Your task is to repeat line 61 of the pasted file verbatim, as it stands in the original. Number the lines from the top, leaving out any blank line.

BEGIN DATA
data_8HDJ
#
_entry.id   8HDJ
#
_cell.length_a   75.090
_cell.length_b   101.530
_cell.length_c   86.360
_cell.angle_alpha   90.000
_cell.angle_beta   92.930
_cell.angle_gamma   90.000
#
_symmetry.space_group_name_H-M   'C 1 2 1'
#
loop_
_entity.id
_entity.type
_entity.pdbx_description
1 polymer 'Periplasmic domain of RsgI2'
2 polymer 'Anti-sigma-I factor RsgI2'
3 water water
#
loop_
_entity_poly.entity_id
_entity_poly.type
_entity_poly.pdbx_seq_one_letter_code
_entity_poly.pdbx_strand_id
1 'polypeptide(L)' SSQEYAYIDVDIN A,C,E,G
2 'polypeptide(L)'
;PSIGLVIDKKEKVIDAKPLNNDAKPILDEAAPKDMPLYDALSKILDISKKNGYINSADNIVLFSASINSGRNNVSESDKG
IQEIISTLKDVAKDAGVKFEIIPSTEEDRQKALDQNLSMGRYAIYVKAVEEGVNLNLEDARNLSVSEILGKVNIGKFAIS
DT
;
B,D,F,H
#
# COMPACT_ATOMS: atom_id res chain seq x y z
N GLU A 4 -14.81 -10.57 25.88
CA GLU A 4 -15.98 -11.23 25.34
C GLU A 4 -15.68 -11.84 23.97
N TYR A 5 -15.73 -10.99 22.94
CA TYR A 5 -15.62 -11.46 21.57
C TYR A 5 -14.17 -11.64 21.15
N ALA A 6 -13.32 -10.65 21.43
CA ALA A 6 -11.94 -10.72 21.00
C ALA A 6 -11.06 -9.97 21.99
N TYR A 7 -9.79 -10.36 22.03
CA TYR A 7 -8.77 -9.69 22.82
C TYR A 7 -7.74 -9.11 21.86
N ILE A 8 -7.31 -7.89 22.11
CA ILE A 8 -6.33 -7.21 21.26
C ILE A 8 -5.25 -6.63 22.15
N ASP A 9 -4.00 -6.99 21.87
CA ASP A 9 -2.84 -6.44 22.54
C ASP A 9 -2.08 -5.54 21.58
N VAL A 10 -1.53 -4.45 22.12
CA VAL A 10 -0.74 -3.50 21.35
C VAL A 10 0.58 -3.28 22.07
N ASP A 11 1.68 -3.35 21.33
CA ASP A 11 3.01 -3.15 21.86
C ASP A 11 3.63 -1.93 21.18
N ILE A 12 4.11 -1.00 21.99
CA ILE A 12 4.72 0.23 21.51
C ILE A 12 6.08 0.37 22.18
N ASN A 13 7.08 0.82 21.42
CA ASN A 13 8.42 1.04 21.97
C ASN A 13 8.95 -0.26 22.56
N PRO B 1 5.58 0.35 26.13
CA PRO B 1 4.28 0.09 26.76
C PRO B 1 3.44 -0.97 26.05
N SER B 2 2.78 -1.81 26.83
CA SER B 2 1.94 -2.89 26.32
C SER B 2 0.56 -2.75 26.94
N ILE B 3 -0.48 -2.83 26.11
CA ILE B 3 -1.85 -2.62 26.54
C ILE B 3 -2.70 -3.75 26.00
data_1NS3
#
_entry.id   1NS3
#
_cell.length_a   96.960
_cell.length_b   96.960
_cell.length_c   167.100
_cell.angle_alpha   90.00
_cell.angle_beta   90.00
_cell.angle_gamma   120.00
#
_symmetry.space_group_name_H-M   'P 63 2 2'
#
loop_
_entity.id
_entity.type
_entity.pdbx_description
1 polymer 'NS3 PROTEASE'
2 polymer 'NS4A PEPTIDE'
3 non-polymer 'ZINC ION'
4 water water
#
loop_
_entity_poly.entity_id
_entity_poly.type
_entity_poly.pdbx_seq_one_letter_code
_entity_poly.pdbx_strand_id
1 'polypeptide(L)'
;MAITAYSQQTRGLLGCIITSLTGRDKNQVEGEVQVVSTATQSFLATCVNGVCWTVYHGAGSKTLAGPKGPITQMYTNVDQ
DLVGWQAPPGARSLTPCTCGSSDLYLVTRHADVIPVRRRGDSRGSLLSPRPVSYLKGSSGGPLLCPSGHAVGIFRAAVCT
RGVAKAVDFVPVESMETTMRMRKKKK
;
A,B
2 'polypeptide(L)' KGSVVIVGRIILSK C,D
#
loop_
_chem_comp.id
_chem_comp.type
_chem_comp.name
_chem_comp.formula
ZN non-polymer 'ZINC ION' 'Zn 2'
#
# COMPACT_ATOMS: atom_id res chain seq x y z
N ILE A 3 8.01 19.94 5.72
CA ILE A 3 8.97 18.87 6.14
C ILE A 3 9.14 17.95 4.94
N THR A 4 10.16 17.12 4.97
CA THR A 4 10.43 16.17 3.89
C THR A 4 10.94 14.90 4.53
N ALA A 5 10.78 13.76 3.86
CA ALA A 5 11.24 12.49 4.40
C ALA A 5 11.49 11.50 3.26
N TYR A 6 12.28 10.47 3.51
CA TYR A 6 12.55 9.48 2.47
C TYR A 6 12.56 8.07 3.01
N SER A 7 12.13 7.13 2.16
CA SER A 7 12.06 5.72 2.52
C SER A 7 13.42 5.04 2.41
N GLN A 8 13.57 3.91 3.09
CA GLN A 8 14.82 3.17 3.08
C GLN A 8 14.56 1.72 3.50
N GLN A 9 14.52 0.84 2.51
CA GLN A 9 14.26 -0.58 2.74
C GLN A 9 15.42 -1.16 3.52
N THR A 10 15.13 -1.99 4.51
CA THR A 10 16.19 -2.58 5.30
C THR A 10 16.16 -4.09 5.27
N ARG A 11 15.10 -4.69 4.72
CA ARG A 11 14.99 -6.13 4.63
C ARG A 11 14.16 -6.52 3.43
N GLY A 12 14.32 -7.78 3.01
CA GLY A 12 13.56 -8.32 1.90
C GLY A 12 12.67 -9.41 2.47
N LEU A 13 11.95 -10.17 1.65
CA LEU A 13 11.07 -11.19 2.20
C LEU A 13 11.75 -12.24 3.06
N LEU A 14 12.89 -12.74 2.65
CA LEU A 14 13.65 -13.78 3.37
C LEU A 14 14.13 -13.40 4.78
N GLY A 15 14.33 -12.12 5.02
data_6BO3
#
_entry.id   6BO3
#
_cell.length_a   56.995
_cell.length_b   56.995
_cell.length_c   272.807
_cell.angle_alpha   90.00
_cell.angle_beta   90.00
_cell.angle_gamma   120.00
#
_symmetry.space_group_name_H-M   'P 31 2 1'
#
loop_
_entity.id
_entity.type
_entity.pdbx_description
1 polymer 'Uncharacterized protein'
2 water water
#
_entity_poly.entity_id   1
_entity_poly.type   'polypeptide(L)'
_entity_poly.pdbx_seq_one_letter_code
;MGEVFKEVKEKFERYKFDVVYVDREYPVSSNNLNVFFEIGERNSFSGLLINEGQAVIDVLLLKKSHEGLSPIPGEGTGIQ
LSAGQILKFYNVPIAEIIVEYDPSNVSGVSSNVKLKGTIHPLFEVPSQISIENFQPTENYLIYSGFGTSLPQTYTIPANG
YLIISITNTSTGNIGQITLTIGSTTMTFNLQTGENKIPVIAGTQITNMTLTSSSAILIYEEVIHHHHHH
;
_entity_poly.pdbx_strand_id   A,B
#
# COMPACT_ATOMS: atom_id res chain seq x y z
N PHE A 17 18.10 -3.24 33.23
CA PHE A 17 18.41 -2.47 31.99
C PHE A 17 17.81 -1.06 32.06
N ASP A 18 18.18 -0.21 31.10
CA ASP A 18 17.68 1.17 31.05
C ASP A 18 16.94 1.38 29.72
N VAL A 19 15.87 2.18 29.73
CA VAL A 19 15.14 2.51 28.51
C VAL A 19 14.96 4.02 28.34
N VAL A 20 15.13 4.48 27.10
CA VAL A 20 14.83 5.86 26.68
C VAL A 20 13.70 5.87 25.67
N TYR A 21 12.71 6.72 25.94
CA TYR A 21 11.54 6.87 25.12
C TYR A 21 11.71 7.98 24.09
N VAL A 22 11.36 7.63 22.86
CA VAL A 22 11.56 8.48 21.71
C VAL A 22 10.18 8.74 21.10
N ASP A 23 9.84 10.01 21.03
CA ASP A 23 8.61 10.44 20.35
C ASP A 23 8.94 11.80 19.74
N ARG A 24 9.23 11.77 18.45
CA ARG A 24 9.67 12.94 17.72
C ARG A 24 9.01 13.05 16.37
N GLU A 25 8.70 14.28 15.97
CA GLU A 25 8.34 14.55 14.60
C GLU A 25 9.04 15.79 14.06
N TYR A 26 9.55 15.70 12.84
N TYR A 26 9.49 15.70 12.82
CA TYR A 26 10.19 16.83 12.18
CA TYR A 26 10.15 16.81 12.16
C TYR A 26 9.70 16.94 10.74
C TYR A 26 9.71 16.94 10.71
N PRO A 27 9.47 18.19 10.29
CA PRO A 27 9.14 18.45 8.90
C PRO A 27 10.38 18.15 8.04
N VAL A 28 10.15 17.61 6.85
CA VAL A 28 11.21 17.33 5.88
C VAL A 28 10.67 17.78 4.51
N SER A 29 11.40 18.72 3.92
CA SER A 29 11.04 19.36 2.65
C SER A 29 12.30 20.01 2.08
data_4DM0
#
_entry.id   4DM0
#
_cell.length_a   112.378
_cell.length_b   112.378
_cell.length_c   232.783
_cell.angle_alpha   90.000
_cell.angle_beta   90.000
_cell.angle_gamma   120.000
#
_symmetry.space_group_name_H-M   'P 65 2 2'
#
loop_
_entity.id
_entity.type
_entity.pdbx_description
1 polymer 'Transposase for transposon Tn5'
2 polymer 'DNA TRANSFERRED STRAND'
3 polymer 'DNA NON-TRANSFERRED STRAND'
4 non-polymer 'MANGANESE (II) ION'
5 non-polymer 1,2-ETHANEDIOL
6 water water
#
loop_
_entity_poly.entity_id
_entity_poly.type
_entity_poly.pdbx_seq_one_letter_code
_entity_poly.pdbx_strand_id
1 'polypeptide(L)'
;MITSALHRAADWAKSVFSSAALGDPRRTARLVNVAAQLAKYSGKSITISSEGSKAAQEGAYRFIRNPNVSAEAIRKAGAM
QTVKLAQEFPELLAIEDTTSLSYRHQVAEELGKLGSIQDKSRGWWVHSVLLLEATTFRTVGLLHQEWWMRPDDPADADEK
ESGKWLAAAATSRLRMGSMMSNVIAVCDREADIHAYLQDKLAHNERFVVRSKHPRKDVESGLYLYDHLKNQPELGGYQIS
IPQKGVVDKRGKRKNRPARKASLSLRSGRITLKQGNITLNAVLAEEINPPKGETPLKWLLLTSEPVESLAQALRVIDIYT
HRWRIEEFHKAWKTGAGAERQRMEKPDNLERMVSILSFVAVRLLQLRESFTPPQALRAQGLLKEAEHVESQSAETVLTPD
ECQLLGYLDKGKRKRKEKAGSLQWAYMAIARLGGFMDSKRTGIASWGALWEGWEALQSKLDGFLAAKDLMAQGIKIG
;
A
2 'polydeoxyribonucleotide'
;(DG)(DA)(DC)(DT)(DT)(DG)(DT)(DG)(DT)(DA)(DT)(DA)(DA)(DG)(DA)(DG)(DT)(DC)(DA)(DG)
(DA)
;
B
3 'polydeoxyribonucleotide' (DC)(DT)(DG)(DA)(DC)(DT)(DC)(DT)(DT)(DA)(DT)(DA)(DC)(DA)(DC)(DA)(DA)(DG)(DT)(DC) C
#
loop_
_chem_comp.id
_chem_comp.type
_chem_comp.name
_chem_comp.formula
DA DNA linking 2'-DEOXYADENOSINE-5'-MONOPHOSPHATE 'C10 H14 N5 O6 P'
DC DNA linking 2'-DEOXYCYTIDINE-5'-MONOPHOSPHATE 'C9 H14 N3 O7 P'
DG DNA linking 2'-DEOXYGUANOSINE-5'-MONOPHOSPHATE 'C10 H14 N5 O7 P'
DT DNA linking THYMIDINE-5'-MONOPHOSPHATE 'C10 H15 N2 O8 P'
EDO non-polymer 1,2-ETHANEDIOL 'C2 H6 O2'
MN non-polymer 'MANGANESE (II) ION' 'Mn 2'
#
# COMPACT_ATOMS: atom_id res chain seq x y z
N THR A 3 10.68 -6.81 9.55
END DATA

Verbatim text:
CA ILE A 12 4.72 0.23 21.51